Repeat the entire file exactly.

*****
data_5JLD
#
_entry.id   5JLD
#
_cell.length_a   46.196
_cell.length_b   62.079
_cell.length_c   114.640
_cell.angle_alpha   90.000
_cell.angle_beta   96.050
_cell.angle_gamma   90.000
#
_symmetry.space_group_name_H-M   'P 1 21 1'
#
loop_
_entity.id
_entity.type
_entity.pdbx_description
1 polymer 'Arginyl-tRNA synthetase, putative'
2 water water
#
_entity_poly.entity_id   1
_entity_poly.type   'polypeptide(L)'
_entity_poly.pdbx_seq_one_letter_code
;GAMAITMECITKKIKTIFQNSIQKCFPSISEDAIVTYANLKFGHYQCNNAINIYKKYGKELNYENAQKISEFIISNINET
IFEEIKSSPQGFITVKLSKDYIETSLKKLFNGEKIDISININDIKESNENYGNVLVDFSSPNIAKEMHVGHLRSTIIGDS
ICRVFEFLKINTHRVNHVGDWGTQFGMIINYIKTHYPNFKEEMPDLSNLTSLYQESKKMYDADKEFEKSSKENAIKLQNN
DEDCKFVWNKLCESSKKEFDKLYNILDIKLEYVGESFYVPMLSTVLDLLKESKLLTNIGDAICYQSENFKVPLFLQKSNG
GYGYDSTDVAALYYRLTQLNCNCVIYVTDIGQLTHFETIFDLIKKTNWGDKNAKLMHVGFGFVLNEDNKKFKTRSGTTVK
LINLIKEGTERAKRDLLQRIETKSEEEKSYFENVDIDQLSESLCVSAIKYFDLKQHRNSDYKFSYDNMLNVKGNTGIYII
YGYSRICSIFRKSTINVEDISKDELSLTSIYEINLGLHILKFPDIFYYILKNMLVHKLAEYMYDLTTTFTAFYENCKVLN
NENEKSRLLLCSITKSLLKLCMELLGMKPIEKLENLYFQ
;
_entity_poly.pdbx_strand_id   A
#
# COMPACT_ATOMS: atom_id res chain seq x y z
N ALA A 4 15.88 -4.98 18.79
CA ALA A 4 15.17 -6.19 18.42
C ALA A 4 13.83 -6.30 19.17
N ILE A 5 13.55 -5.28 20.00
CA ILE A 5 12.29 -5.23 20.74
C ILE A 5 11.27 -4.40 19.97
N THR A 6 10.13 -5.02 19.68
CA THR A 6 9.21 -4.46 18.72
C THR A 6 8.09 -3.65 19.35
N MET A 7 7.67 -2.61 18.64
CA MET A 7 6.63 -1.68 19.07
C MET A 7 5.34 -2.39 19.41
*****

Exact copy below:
data_5JLD
#
_entry.id   5JLD
#
_cell.length_a   46.196
_cell.length_b   62.079
_cell.length_c   114.640
_cell.angle_alpha   90.000
_cell.angle_beta   96.050
_cell.angle_gamma   90.000
#
_symmetry.space_group_name_H-M   'P 1 21 1'
#
loop_
_entity.id
_entity.type
_entity.pdbx_description
1 polymer 'Arginyl-tRNA synthetase, putative'
2 water water
#
_entity_poly.entity_id   1
_entity_poly.type   'polypeptide(L)'
_entity_poly.pdbx_seq_one_letter_code
;GAMAITMECITKKIKTIFQNSIQKCFPSISEDAIVTYANLKFGHYQCNNAINIYKKYGKELNYENAQKISEFIISNINET
IFEEIKSSPQGFITVKLSKDYIETSLKKLFNGEKIDISININDIKESNENYGNVLVDFSSPNIAKEMHVGHLRSTIIGDS
ICRVFEFLKINTHRVNHVGDWGTQFGMIINYIKTHYPNFKEEMPDLSNLTSLYQESKKMYDADKEFEKSSKENAIKLQNN
DEDCKFVWNKLCESSKKEFDKLYNILDIKLEYVGESFYVPMLSTVLDLLKESKLLTNIGDAICYQSENFKVPLFLQKSNG
GYGYDSTDVAALYYRLTQLNCNCVIYVTDIGQLTHFETIFDLIKKTNWGDKNAKLMHVGFGFVLNEDNKKFKTRSGTTVK
LINLIKEGTERAKRDLLQRIETKSEEEKSYFENVDIDQLSESLCVSAIKYFDLKQHRNSDYKFSYDNMLNVKGNTGIYII
YGYSRICSIFRKSTINVEDISKDELSLTSIYEINLGLHILKFPDIFYYILKNMLVHKLAEYMYDLTTTFTAFYENCKVLN
NENEKSRLLLCSITKSLLKLCMELLGMKPIEKLENLYFQ
;
_entity_poly.pdbx_strand_id   A
#
# COMPACT_ATOMS: atom_id res chain seq x y z
N ALA A 4 15.88 -4.98 18.79
CA ALA A 4 15.17 -6.19 18.42
C ALA A 4 13.83 -6.30 19.17
N ILE A 5 13.55 -5.28 20.00
CA ILE A 5 12.29 -5.23 20.74
C ILE A 5 11.27 -4.40 19.97
N THR A 6 10.13 -5.02 19.68
CA THR A 6 9.21 -4.46 18.72
C THR A 6 8.09 -3.65 19.35
N MET A 7 7.67 -2.61 18.64
CA MET A 7 6.63 -1.68 19.07
C MET A 7 5.34 -2.39 19.41